WellWatcher BriteBlue

Multimode DTS fiber

WellWatcher BriteBlue DTS

Enhance production management with real-time fiber-optic reservoir surveillance

Improve recovery by rapidly identifying—and responding to—changes in reservoir flow from distributed temperature sensing (DTS) using the WellWatcher BriteBlue multimode DTS fiber in applications up to 347 degF [175 degC]. 

Our fiber-optic technology enables you to monitor downhole distributed temperature profiles at the surface in real time. You can also transmit the data to your digital oilfield platform or other locations via satellite, Internet, or cable, so you can immediately identify the time, location, and reasons for changes in flow.

The result: Reduced downtime and deferred production because you can react more quickly to detrimental events, and cost savings because you can precisely identify the problem. 

Schlumberger Worker Reviewing Distributed Measurement Systems Data
A render of a well showing two lines with fiber optic cables installed

Enhance Your Unconventional Field Strategy with Fiber Optics

When you deploy optical fiber in several wells as part of your unconventional field development program, you’re investing in long-term knowledge about your wells and reservoir.

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Schlumberger Worker in Manufacturing Facility

Simplify fiber delivery and economics

The optical fiber can be pumped through a conduit using Schlumberger patented techniques to provide a cost-effective DTS system suitable for high-volume applications. The conduit is hung from the surface across the interval of interest, and the temperature of the entire wellbore is monitored.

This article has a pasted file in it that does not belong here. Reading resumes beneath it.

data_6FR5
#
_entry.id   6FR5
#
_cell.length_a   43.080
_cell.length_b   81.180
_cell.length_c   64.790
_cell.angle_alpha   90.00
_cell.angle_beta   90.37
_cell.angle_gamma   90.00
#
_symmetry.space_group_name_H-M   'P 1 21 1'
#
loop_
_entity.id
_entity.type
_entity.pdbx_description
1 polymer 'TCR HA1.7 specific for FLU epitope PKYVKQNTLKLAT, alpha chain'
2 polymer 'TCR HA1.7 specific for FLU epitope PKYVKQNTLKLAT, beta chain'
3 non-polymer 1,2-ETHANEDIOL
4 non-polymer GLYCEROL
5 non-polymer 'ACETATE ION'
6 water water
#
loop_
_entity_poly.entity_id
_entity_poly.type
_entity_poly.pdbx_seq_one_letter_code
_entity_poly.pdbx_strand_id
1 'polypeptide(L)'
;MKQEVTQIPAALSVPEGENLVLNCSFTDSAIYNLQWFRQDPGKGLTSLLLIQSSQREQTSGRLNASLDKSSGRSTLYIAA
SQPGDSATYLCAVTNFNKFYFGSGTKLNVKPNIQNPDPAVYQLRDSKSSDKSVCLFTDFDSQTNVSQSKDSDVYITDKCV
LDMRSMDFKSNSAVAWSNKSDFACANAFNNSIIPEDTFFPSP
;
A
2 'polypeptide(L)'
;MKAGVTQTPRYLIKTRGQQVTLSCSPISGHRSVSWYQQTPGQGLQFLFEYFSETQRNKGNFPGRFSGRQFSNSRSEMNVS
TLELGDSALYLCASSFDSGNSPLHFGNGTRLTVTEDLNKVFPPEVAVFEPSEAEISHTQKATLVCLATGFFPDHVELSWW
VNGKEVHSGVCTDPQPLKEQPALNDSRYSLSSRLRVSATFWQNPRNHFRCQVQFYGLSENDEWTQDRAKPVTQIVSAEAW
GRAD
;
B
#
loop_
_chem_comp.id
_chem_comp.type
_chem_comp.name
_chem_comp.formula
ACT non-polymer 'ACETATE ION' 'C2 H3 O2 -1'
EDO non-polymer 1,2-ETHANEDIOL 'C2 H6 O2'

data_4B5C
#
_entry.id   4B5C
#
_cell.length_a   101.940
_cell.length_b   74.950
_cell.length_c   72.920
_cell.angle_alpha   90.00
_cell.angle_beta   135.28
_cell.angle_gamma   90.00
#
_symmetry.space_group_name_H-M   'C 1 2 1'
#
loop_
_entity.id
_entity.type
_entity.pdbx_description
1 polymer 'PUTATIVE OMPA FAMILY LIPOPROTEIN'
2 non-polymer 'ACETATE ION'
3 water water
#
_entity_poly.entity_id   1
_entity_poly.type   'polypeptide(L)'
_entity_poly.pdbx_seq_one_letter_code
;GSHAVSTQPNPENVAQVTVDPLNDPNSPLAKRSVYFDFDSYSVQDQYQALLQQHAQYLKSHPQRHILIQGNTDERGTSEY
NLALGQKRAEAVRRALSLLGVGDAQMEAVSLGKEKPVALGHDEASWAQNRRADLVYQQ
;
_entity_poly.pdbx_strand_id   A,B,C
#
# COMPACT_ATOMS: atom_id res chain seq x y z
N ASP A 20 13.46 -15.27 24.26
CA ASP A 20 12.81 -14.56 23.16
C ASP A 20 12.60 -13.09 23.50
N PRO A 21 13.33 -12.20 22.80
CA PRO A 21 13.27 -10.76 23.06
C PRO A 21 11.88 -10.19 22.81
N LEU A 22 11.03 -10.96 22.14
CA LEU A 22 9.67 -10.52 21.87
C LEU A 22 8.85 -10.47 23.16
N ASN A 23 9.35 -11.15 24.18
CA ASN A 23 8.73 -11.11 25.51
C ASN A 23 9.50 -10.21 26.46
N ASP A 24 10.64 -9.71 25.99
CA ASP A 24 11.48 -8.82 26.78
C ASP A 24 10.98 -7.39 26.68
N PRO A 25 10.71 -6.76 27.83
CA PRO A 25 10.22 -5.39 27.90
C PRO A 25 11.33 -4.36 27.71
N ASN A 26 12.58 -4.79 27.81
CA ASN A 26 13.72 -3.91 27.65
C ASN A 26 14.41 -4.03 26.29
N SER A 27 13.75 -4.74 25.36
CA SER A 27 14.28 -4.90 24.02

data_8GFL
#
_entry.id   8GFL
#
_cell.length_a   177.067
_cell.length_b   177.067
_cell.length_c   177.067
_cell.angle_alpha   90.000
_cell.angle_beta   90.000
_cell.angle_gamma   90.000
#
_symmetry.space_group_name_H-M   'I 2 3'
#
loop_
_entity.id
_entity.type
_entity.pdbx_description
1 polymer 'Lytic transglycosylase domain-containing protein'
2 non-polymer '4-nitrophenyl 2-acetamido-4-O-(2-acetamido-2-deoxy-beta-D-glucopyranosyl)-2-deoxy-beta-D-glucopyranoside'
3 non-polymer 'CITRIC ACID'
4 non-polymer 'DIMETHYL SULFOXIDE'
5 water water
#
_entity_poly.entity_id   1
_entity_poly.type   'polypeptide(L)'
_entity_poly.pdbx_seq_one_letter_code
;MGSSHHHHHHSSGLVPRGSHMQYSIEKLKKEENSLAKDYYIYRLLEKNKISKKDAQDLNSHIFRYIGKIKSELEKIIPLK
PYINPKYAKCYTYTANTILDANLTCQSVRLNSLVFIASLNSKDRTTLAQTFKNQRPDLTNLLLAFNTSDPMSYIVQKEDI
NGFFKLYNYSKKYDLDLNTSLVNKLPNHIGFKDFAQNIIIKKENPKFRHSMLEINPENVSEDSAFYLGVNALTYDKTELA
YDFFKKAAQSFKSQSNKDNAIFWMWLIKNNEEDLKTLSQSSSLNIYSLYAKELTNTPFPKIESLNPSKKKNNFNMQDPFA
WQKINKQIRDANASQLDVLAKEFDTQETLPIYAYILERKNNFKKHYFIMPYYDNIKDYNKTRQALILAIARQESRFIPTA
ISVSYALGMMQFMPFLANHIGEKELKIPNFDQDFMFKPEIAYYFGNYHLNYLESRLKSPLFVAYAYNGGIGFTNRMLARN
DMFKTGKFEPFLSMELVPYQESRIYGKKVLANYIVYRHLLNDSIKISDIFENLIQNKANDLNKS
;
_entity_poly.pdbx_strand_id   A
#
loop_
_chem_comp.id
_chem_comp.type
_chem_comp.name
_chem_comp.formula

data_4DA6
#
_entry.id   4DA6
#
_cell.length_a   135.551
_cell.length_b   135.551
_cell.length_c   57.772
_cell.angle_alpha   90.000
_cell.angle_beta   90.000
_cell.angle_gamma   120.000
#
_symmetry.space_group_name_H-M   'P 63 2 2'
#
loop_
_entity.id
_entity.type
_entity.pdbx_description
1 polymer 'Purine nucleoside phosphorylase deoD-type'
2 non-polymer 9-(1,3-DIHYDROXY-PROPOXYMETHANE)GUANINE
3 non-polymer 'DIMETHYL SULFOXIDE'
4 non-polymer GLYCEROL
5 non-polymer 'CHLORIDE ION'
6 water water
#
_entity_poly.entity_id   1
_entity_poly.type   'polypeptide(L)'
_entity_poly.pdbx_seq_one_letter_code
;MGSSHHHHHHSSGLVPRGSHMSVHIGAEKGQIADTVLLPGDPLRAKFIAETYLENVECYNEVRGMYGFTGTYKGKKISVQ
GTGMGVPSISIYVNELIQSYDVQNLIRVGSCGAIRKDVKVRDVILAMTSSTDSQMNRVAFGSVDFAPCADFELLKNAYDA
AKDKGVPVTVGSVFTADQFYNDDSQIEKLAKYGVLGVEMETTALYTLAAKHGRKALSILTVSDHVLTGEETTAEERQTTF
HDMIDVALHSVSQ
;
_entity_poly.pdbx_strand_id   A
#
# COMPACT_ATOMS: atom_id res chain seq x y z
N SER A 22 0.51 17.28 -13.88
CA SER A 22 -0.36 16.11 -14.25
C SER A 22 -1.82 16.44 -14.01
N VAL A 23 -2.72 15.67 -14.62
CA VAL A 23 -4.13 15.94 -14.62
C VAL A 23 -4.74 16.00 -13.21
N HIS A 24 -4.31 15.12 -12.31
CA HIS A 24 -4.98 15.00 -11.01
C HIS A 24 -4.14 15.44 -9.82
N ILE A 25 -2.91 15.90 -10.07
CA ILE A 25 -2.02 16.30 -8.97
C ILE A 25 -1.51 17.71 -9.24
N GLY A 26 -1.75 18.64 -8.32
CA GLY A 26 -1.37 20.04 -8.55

Downhole distributed temperature profiles can be monitored at the surface in real time; data can also be transmitted to multiple remote locations. Consequently, anomalies such as loss of tubing, casing, or cement integrity or malfunctioning gas lift valves can be immediately recognized and remedial actions planned. 

Enhance lifetime in hydrogen environments

Conventional DTS-fiber temperature ratings do not take into account the degradation of the fiber when it is exposed to high levels of hydrogen (e.g., in SAGD wells), especially at high temperatures. Schlumberger pioneered accelerated aging tests for optical fibers at high temperatures. The fiber resulting from this research demonstrated an almost 50-fold increase in light transmission, exceptional resistance to hydrogen, longer life, faster response times, and better spatial resolution.